“I am very happy,” Bourla said, “but at the same time, sometimes I have tears in my eyes when I realize that this is the end of nine months, day-and-night work of so many people and how many people, billions, invested hopes on this.”
Pfizer opted not to join the Trump administration’s Operation Warp Speed, which helped a half-dozen drugmakers accelerate their vaccine testing and helped fund the work. Instead, Pfizer funded all its testing and manufacturing costs itself. The company said it has invested billions of dollars.
Pfizer doesn’t plan to stop its study until it records 164 infections among all the volunteers, a number that the FDA has agreed is enough to tell how well the vaccine is working. The agency has made clear that any vaccine must be at least 50% effective.
Yet, it was hard not to feel good about what House Speaker Nancy Pelosi called “welcome good news” on the pandemic front.
If the early evidence of the vaccine’s “extraordinary efficacy and safety holds true,” she said, Monday’s announcement could signal “a giant leap forward in our fight against the coronavirus.
Still, Pelosi said, no vaccine should be approved or distributed “one day sooner or one day later than it is ready.”
“The arrival of this vaccine is a tribute to the tireless work of scientists and the immense value of international collaboration. This vaccine is needed not only for America, but for the whole world. None of us is safe until all of us are safe from this terrible virus,” she said.
“Until an approved vaccine is widely available, however, we must still work to crush the virus with the testing, tracing, treatment, mask wearing and social distancing that are essential to preventing tens of thousands of needless deaths in the coming months,” she concluded.
In The News
Over the last two weeks, China and the U.S. have made dueling comments about whether Taiwan should be admitted to this year's World Health Assembly, the meeting where priorities and policies of the World Health Organization are set, which will be held later this month. U.S.... Read More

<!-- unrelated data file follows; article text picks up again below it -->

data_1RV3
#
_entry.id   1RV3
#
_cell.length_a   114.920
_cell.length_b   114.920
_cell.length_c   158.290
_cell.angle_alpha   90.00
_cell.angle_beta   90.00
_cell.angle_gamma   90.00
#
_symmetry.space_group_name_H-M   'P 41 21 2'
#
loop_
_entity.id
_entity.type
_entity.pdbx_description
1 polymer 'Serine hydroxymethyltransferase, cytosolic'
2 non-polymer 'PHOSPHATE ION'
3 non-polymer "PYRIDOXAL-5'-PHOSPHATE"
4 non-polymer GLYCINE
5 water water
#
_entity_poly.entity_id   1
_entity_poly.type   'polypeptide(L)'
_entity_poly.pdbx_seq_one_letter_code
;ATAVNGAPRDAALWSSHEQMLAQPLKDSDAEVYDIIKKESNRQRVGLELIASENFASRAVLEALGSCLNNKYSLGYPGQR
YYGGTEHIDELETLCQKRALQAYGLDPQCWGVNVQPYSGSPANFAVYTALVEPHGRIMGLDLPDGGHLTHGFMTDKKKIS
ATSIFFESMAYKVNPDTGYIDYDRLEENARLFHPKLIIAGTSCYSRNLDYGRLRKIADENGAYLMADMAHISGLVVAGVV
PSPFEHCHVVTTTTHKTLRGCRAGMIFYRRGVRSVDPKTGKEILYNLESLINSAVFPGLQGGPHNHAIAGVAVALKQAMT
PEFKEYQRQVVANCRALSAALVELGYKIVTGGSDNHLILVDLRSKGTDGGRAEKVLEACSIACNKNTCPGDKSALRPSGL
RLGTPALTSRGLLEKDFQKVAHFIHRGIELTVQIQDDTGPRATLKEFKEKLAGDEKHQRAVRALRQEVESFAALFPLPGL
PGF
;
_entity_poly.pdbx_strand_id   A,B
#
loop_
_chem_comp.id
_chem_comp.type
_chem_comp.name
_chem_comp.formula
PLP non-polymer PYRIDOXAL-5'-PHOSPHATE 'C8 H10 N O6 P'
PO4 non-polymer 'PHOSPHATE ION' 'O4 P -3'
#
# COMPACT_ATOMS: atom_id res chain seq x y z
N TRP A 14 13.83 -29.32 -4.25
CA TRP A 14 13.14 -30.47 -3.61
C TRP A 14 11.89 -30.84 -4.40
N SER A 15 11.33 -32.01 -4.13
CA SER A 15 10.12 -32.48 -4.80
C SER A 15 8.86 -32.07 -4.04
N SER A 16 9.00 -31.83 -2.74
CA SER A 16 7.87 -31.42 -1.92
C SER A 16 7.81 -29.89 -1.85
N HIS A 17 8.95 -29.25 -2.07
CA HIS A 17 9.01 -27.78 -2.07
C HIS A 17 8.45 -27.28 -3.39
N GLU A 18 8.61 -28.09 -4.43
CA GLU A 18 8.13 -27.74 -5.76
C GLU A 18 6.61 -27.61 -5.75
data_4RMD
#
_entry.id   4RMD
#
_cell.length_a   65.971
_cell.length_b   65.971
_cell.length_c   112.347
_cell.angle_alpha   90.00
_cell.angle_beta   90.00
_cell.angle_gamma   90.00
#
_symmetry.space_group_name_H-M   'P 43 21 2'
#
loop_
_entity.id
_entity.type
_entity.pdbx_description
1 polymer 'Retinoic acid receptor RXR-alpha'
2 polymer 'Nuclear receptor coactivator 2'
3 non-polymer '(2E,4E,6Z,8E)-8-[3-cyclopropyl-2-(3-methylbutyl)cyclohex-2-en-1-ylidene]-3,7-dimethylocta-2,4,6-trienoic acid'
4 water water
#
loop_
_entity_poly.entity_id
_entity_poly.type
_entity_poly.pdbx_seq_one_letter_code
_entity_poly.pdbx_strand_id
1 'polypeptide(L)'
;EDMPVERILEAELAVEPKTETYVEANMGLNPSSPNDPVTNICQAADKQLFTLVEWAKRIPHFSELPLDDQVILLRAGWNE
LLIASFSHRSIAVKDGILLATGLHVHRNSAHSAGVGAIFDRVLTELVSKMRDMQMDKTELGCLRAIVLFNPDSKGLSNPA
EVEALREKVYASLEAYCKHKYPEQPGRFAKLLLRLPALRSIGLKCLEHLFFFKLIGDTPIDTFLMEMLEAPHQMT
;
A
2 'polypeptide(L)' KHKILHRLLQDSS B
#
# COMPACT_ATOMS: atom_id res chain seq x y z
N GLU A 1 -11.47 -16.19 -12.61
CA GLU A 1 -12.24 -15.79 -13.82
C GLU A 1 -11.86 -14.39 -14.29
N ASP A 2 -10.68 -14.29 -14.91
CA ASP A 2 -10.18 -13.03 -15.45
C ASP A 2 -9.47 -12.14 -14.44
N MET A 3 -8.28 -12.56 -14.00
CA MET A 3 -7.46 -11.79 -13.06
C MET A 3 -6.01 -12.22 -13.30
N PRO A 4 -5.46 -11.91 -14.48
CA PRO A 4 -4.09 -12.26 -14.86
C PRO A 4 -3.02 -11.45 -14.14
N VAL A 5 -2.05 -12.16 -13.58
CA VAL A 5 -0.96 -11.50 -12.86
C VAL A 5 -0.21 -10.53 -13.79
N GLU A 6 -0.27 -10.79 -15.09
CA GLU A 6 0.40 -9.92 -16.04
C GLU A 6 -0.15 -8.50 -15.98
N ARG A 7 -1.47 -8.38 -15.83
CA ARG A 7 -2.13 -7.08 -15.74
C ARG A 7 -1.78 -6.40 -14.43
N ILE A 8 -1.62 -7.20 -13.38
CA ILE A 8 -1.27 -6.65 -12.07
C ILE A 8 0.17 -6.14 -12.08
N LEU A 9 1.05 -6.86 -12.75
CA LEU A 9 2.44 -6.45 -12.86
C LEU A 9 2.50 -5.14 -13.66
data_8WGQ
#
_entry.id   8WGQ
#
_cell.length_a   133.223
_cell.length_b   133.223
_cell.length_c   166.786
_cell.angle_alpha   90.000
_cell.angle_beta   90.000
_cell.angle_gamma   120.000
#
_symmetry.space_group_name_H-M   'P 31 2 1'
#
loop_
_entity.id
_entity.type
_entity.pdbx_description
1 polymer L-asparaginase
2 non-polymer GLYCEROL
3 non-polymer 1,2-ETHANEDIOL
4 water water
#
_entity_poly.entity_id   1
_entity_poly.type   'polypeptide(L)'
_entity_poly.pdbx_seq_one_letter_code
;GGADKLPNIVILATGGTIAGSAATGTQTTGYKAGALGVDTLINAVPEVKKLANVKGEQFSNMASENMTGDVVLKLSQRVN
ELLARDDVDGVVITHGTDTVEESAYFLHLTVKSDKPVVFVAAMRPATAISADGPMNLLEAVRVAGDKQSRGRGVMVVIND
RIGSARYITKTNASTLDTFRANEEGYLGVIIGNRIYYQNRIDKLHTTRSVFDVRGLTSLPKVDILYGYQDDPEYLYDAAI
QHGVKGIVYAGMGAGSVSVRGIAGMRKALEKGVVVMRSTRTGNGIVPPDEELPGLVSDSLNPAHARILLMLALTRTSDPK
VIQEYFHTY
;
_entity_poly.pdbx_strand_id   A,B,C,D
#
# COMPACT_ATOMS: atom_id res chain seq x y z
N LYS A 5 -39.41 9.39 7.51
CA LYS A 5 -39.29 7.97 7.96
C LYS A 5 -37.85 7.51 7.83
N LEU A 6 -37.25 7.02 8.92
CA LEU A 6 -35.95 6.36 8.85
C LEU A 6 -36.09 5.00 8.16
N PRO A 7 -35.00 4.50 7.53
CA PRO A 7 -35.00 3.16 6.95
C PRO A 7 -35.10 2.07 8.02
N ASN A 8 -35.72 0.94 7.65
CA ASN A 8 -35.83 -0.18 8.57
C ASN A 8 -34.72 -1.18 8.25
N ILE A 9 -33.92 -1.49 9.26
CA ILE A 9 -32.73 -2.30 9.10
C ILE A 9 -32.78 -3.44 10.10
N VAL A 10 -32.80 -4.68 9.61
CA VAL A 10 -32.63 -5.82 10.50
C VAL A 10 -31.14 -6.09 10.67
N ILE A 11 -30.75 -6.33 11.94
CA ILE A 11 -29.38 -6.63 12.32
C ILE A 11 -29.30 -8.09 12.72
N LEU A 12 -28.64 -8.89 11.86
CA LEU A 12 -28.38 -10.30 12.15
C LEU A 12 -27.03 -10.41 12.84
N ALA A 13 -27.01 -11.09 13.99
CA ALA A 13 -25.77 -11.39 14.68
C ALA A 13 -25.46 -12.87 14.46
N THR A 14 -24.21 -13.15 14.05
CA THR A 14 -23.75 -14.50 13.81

WASHINGTON (AP) — U.S. restaurants and stores are rapidly raising pay in an urgent effort to attract more applicants and keep up with a flood of customers as the pandemic eases. McDonald's, Sheetz and Chipotle are just some of the latest companies to follow Amazon, Walmart ... Read More
The Centers for Disease Control and Prevention issued new guidance that people who are fully vaccinated against COVID-19 can safely resume life without any restrictions. "The science is clear: if you are fully vaccinated, you are protected, and you can start doing the things that you... Read More
WASHINGTON -- Infectious disease experts urged Congress Wednesday to move quickly to vaccinate Americans before the COVID-19 virus mutates to become more dangerous. Without fast action to create herd immunity, emerging virus strains could make current vaccines less effective, experts told the House Science, Space and... Read More
The White House is stepping up its efforts to encourage the parents of adolescents age 12-15 to get their kids vaccinated against COVID-19.Earlier this week, the Food and Drug Administration expanded the emergency use authorization for the Pfizer BioN-Tech vaccine to include individuals ages 12-15. On... Read More
Researchers from Emory University are working on a National Institutes of Health-supported project to develop a sensor capable of detecting COVID-19 in the air, called Rolosense. “It’s tricky to anticipate what the real-world implementation will be of this technology, but we anticipate this will fill a... Read More